Procurement codes in Building Radar

To optimize production, target buyers, and contract suppliers in public procurement processes, classification is essential to businesses.
At Building Radar, we combine different public procurement codes to provide comprehensive and international business opportunities to our customers. Currently, we have implemented the usage of CPV (Common Procurement Vocabulary); NAICS (North American Industry Classification System) and UNSPSC (United Nations Standard Products and Services Code) codes. These are used for almost all contract opportunities in the western hemisphere and beyond. Further information about CPV codes, in particular, can be found here.

The NAICS System

One of the code systems used in public procurement are NAICS – the North American Industry Classification System. NAICS is used by companies and the governments of North America to classify business establishments according to the type of economic activity (process of production) in Canada, Mexico, and the USA. It has largely replaced the older Standard Industrial Classification (SIC) system. Nevertheless, certain government departments and agencies, such as the US Securities and Exchange Commission (SEC), still use the SIC codes.
The NAICS system was created in 1997 with the intention to replace the SIC codes. SIC codes are no longer updated, while NAICS codes were last updated in 2012 (the revision slightly reduced the number of industries and modified six sectors). Since many resources in North America (such as FedBizOpps) use only NAICS or only SIC codes, it is important to have both the NAICS codes and SIC codes when doing business research. Here the Building Radar engine shines by automatically converting the outdated SIC codes to modern NAICS vocabulary.
Government bids often require businesses to provide the NAICS before announcing government contract awards to identify the type of business is applying for the contract. Also, some government funding for business is available to specific NAICS industries, so it is mandatory to know this code for your business.

Reading the NAICS

The NAICS numbering system employs a five or six-digit code at the most detailed industry level. The first five digits are generally (although not always strictly) the same in all three countries. The first two digits designate the largest business sector, the third digit designates the subsector, the fourth digit designates the industry group, the fifth digit designates the NAICS industries, and the sixth digit designates the national industries; for example:

Level

Code Description

Sector
Subsector
Industry Group
Industry
U.S. Industry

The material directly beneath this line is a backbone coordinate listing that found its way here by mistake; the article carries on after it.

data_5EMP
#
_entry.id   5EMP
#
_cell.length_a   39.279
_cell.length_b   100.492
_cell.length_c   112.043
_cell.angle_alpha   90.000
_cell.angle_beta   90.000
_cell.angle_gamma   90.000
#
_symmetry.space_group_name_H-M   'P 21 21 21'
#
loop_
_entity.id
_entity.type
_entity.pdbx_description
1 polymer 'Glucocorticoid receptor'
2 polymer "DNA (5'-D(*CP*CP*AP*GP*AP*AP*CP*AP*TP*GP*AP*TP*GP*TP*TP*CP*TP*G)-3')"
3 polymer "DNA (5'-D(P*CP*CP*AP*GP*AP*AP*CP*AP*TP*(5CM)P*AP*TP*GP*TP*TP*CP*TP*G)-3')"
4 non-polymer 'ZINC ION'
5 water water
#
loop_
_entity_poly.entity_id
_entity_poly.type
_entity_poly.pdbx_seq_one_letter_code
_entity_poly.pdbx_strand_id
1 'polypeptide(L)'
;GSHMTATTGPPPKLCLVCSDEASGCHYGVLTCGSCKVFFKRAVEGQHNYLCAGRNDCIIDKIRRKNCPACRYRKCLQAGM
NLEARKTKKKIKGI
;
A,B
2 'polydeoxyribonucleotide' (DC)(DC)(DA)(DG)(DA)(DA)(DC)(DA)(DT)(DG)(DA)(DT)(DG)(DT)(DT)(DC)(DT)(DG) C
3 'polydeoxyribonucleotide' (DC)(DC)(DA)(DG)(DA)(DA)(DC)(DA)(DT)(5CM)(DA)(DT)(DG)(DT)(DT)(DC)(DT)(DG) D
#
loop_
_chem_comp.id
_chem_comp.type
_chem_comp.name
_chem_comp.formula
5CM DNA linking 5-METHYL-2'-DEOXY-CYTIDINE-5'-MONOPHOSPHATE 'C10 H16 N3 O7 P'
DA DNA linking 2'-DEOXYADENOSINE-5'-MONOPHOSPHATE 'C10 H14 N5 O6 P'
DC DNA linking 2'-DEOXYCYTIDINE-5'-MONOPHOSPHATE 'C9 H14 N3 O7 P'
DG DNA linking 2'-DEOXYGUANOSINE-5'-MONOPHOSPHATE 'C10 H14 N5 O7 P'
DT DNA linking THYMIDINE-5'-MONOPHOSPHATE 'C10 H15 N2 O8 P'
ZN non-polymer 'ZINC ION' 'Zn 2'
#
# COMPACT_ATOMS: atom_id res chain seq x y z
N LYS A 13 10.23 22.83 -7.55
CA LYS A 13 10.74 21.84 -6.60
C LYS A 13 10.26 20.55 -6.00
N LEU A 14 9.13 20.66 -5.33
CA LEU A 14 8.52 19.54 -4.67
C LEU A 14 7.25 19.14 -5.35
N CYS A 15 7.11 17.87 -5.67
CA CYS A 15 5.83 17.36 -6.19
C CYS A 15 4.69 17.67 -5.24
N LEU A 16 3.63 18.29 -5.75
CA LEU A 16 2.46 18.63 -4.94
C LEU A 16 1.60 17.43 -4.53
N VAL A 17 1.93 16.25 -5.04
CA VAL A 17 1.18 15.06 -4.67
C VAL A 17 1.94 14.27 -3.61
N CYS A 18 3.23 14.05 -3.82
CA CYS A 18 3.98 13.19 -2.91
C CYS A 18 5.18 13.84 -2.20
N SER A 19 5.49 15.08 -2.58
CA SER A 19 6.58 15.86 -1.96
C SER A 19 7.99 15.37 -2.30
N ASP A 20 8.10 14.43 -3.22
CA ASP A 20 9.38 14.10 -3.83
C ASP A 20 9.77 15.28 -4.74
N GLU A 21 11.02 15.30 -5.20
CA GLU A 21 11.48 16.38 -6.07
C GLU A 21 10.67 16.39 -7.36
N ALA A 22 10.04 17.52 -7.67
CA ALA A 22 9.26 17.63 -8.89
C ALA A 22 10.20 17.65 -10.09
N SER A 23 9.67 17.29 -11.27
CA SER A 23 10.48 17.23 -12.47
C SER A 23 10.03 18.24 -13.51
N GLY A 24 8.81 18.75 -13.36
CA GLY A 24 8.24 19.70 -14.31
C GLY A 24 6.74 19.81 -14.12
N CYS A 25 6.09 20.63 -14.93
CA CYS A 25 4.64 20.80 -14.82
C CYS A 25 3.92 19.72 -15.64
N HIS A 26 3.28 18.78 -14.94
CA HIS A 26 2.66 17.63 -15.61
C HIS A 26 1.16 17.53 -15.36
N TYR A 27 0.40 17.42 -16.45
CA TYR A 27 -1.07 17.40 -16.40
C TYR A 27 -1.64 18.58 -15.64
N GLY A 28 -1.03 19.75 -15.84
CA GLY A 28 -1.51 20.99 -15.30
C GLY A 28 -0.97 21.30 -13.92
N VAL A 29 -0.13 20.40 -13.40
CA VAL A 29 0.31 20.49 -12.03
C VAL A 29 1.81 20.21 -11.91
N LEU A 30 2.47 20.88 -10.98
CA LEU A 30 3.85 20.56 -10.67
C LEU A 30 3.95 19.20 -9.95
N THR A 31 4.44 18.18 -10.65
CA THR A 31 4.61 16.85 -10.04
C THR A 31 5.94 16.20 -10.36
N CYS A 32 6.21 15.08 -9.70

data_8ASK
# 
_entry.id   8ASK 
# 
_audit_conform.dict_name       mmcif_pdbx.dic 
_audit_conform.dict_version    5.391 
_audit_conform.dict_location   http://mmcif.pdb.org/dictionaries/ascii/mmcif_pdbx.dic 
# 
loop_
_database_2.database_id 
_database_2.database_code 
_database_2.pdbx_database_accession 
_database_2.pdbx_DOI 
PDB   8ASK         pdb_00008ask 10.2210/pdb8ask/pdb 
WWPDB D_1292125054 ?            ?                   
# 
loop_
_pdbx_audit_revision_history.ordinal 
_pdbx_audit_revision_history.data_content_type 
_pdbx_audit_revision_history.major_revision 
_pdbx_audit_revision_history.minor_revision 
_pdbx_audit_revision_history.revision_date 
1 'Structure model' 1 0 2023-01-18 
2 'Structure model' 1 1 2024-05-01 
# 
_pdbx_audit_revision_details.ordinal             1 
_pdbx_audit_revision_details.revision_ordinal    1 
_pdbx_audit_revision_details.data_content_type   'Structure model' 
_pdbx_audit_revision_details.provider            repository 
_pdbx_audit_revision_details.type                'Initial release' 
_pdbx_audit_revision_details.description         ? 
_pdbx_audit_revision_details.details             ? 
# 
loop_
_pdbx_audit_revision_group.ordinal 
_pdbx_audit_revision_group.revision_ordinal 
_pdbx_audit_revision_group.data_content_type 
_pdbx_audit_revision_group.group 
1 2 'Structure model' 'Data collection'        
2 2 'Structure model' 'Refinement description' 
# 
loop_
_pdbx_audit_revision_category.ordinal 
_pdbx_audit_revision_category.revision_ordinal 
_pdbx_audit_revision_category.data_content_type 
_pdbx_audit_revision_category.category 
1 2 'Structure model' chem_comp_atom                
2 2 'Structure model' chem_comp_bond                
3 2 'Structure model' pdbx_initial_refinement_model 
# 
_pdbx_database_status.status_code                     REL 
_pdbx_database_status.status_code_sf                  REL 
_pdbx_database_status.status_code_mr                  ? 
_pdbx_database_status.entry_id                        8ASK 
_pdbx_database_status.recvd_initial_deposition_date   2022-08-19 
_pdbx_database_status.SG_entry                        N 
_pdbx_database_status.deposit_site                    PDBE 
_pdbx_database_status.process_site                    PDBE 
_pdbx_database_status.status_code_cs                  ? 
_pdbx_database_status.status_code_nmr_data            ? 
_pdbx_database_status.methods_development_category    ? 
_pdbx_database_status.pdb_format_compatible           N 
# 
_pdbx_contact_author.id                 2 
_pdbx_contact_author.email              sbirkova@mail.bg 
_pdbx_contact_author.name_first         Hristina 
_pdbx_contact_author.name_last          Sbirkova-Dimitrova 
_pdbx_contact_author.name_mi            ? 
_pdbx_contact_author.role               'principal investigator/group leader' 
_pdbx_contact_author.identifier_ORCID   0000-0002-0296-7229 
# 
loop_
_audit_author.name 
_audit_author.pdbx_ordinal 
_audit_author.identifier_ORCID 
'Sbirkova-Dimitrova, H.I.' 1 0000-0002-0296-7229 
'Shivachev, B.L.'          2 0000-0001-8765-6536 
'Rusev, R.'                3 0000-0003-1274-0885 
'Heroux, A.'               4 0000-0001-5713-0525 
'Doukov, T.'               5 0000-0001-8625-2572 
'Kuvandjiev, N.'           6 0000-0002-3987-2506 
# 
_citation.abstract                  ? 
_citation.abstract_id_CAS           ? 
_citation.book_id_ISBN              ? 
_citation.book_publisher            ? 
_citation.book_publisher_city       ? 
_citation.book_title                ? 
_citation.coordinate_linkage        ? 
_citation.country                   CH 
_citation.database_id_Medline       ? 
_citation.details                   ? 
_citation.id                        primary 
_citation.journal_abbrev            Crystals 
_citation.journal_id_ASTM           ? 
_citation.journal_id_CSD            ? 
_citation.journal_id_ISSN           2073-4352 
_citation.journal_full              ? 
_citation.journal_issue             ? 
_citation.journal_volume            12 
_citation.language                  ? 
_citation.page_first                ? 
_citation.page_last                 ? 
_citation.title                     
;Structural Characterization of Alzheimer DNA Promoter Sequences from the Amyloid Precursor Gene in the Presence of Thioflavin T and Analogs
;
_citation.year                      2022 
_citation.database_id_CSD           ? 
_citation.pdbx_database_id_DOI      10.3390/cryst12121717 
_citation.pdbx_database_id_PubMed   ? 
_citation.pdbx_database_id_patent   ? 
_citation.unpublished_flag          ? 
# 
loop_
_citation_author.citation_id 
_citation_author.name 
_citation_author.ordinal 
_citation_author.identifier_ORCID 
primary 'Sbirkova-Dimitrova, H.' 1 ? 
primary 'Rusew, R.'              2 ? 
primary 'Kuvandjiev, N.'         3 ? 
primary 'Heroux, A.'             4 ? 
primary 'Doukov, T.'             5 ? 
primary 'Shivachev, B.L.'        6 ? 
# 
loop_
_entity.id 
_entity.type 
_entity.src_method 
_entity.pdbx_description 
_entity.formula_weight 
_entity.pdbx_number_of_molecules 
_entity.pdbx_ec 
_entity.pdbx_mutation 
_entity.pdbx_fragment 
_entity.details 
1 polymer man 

23
236
2361
23611
236115
Construction
Construction of Buildings
Residential Building Construction
Residential Building Construction
New Single-Family Housing Construction

United Nations standard codes

The United Nations Standard Products and Services Code (UNSPSC) provides an open, global multi-sector standard for efficient and very accurate classification of products and services. Its current version contains over 50,000 commodities.
The UNSPSC was jointly developed by the United Nations Development Program (UNDP) and Dun & Bradstreet Corporation in 1998 and is currently managed by GS1 US. The organization is responsible for overseeing code change requests, revising the codes and issuing regularly scheduled updates to the code, as well as managing special projects and initiatives.
The UNSPSC boasts hierarchical classification with four basic levels. The fifth level, Business Function, is optional. It is made up of a two-digit suffix for the business function performed by an organization in support of the commodity. Otherwise, each level contains a two-character numerical value and a textual description. The order of the words in a title does not imply hierarchy or importance. Let’s take an eight-digit UNSPSC code 44103103 as example:

Level

Code Description

Segment
Family
Class
Commodity

72000000
72120000
72121400
72121403
Building and Facility Construction and Maintenance Services
Nonresidential building construction services
Specialized public building construction services
Hospital construction service

Future of public procurement codes

The ultimate goal of tendering codes is to be an efficient tool for public e-procurement. For that reason, they are revised and improved over time.
Unlike CPV codes (which are updated every 3 to 5 years), NAICS is an industry classification system, not a product classification system, and therefore neither intended nor well suited for procurement purposes. The North American Product Classification System (NAPCS) is currently under development. This system is intended to incorporate all of the outputs/products of the industries defined in NAICS, with product or service referring to goods produced and services provided. For statistical purposes, a business establishment is assigned one NAICS code, based on its primary business activity. Once NAPCS is complete, multiple NAPCS codes could be linked to any one establishment to indicate its various products.
At the moment UNSPSC code has more than 50,000 entities for everything from pencils to computers and accountancy to cleaning services. And compared to other procurement codes, the point of using UNSPSC is to have a more detailed and meaningful view of government (such as construction bids) expenditure. UNSPSC has regularly scheduled updates to the code (estimated at a maximum of twice a year), meaning the code is not yet complete and being updated all the time.

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